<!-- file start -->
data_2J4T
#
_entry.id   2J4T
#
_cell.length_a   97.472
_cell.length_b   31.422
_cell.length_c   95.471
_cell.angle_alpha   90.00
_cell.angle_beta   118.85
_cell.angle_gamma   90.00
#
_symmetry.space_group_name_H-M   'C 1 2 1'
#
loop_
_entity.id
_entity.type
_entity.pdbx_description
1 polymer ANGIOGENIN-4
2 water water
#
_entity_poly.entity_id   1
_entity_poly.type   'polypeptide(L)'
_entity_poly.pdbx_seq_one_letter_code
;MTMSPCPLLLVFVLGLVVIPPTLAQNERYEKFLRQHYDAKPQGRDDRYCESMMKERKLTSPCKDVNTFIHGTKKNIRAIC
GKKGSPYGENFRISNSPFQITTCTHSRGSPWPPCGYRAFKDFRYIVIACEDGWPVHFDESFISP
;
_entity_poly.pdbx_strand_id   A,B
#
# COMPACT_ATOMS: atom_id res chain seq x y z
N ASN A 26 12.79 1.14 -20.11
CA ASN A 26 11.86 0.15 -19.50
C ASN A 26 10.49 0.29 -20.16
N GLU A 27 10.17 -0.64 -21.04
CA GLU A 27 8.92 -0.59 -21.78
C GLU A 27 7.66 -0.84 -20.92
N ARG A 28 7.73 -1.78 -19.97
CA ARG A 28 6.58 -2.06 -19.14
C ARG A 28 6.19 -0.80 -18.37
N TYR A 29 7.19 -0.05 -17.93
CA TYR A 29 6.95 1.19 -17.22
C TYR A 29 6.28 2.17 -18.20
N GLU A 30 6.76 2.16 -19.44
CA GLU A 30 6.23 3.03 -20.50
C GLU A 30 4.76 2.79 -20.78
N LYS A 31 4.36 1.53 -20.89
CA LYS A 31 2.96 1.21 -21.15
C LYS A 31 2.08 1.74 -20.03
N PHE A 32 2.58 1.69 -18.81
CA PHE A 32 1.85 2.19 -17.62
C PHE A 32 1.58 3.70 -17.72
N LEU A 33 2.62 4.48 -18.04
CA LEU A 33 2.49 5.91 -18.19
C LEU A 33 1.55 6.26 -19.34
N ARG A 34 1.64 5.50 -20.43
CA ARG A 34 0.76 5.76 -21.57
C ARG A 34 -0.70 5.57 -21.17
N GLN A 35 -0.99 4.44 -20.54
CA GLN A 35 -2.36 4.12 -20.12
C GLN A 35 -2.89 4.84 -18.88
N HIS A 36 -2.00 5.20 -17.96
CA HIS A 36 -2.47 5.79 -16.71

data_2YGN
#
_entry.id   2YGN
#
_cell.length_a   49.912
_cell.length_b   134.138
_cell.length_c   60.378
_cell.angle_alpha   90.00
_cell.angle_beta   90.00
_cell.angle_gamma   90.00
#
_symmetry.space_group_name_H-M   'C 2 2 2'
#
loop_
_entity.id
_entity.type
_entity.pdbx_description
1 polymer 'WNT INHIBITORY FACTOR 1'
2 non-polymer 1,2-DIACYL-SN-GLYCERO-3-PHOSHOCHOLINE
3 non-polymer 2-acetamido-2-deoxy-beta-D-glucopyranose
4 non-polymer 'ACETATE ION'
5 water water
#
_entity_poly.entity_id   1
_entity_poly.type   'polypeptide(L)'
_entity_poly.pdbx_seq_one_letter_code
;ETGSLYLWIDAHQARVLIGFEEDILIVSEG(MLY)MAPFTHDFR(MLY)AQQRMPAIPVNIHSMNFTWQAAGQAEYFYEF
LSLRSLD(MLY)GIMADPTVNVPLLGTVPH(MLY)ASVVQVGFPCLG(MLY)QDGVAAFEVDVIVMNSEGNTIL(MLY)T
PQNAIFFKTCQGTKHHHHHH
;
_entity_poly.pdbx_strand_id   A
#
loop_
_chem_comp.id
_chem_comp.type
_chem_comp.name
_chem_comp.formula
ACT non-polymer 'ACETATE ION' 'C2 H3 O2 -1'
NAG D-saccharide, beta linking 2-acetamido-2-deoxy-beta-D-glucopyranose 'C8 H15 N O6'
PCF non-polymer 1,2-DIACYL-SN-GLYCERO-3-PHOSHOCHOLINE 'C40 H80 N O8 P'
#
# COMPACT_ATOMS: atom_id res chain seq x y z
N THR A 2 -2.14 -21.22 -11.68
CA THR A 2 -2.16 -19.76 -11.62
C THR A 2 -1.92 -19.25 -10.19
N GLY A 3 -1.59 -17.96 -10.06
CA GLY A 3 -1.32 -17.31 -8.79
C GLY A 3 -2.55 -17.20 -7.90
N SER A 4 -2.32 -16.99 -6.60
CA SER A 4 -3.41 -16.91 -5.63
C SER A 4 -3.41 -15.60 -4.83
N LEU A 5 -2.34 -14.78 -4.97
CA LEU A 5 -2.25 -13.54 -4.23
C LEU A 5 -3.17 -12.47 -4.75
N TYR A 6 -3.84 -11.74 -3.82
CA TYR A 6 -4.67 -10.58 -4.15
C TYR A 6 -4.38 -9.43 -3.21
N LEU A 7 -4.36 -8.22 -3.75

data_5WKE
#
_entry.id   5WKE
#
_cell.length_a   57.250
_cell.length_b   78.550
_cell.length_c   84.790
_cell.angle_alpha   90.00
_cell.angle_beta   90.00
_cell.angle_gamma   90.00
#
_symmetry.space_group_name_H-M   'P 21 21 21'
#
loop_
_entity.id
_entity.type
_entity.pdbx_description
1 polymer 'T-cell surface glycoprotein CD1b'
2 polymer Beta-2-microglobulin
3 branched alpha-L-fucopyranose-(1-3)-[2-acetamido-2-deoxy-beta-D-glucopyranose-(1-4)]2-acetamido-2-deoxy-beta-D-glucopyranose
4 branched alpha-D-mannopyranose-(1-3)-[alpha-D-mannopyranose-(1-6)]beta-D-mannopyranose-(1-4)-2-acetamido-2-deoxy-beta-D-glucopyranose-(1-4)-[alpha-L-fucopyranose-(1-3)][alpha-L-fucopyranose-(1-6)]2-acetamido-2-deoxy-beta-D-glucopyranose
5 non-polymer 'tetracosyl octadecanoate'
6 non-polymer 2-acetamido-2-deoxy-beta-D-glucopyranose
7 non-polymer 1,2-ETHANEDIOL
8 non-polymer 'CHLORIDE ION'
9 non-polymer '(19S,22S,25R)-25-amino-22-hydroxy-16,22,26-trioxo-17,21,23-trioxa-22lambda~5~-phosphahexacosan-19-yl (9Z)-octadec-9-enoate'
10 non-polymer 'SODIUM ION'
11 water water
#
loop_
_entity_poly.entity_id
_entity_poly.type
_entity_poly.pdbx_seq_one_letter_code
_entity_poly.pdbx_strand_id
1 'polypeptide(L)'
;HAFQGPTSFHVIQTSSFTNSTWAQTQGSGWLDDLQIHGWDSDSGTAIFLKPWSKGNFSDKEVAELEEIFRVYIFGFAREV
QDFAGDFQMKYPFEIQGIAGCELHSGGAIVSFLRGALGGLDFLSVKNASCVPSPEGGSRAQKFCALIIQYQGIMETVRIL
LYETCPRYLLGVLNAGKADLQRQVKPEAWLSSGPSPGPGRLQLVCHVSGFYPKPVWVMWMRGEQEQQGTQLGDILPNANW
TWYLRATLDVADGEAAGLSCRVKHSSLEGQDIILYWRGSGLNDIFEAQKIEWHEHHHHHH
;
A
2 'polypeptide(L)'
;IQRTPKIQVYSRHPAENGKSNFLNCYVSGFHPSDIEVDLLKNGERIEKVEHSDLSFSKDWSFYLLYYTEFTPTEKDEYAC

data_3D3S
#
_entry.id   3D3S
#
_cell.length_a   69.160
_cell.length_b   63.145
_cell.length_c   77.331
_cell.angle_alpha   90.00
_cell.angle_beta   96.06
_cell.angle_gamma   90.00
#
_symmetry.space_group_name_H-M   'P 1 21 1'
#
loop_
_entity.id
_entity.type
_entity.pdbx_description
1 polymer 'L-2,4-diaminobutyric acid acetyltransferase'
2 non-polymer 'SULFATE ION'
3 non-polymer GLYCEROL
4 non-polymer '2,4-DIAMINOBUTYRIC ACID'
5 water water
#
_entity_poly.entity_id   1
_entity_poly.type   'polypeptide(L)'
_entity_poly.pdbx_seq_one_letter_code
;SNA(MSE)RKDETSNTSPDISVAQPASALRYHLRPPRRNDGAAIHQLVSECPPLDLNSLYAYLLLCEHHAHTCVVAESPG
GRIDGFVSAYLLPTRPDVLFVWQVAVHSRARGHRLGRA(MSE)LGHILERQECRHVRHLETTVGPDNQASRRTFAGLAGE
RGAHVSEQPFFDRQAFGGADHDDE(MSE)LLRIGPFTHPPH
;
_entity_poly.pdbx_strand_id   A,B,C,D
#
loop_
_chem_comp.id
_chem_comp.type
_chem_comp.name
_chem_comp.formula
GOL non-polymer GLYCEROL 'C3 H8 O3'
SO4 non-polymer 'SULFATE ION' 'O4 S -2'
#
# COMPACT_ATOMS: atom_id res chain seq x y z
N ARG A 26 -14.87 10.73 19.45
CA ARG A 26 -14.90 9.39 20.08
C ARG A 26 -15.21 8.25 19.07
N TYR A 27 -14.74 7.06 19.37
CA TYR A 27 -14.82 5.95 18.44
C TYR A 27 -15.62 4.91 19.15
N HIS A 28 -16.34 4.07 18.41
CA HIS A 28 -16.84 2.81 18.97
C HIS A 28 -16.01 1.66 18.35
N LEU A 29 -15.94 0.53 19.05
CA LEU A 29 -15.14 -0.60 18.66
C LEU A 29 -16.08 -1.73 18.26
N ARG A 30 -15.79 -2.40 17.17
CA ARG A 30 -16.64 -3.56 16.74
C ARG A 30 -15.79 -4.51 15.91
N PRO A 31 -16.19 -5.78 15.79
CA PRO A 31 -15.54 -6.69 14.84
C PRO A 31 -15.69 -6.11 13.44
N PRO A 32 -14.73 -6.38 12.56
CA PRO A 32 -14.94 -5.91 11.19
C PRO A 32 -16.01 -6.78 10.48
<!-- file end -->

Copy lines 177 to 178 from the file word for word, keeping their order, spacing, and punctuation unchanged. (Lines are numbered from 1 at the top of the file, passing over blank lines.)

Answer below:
_entity.id
_entity.type